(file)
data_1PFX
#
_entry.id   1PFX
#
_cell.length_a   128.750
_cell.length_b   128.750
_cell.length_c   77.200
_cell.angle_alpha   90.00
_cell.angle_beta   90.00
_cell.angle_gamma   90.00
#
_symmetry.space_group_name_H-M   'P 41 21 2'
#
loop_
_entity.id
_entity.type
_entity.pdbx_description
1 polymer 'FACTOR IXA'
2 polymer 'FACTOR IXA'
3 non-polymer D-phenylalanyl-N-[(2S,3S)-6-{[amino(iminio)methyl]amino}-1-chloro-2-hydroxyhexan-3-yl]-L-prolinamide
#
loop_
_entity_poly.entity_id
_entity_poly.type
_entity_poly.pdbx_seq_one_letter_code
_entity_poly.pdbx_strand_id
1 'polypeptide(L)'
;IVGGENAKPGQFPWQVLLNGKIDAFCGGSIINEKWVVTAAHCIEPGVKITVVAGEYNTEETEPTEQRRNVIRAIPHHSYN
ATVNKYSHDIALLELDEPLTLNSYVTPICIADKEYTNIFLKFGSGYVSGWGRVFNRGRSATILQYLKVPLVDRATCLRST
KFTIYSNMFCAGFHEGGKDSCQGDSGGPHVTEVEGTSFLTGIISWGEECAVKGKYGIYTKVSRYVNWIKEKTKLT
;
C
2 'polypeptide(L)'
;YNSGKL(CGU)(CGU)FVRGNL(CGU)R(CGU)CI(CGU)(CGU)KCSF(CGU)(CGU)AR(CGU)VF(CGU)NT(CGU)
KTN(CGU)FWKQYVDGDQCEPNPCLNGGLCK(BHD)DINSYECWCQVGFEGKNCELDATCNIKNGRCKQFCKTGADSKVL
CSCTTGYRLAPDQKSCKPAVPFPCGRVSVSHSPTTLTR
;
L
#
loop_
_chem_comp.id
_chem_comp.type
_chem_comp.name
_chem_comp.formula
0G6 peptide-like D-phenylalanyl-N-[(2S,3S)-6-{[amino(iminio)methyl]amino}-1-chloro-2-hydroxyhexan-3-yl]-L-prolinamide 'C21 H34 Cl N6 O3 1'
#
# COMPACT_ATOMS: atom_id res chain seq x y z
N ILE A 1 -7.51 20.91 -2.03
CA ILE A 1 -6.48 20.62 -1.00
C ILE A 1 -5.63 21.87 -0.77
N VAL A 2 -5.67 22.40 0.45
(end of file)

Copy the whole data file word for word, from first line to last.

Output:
data_1PFX
#
_entry.id   1PFX
#
_cell.length_a   128.750
_cell.length_b   128.750
_cell.length_c   77.200
_cell.angle_alpha   90.00
_cell.angle_beta   90.00
_cell.angle_gamma   90.00
#
_symmetry.space_group_name_H-M   'P 41 21 2'
#
loop_
_entity.id
_entity.type
_entity.pdbx_description
1 polymer 'FACTOR IXA'
2 polymer 'FACTOR IXA'
3 non-polymer D-phenylalanyl-N-[(2S,3S)-6-{[amino(iminio)methyl]amino}-1-chloro-2-hydroxyhexan-3-yl]-L-prolinamide
#
loop_
_entity_poly.entity_id
_entity_poly.type
_entity_poly.pdbx_seq_one_letter_code
_entity_poly.pdbx_strand_id
1 'polypeptide(L)'
;IVGGENAKPGQFPWQVLLNGKIDAFCGGSIINEKWVVTAAHCIEPGVKITVVAGEYNTEETEPTEQRRNVIRAIPHHSYN
ATVNKYSHDIALLELDEPLTLNSYVTPICIADKEYTNIFLKFGSGYVSGWGRVFNRGRSATILQYLKVPLVDRATCLRST
KFTIYSNMFCAGFHEGGKDSCQGDSGGPHVTEVEGTSFLTGIISWGEECAVKGKYGIYTKVSRYVNWIKEKTKLT
;
C
2 'polypeptide(L)'
;YNSGKL(CGU)(CGU)FVRGNL(CGU)R(CGU)CI(CGU)(CGU)KCSF(CGU)(CGU)AR(CGU)VF(CGU)NT(CGU)
KTN(CGU)FWKQYVDGDQCEPNPCLNGGLCK(BHD)DINSYECWCQVGFEGKNCELDATCNIKNGRCKQFCKTGADSKVL
CSCTTGYRLAPDQKSCKPAVPFPCGRVSVSHSPTTLTR
;
L
#
loop_
_chem_comp.id
_chem_comp.type
_chem_comp.name
_chem_comp.formula
0G6 peptide-like D-phenylalanyl-N-[(2S,3S)-6-{[amino(iminio)methyl]amino}-1-chloro-2-hydroxyhexan-3-yl]-L-prolinamide 'C21 H34 Cl N6 O3 1'
#
# COMPACT_ATOMS: atom_id res chain seq x y z
N ILE A 1 -7.51 20.91 -2.03
CA ILE A 1 -6.48 20.62 -1.00
C ILE A 1 -5.63 21.87 -0.77
N VAL A 2 -5.67 22.40 0.45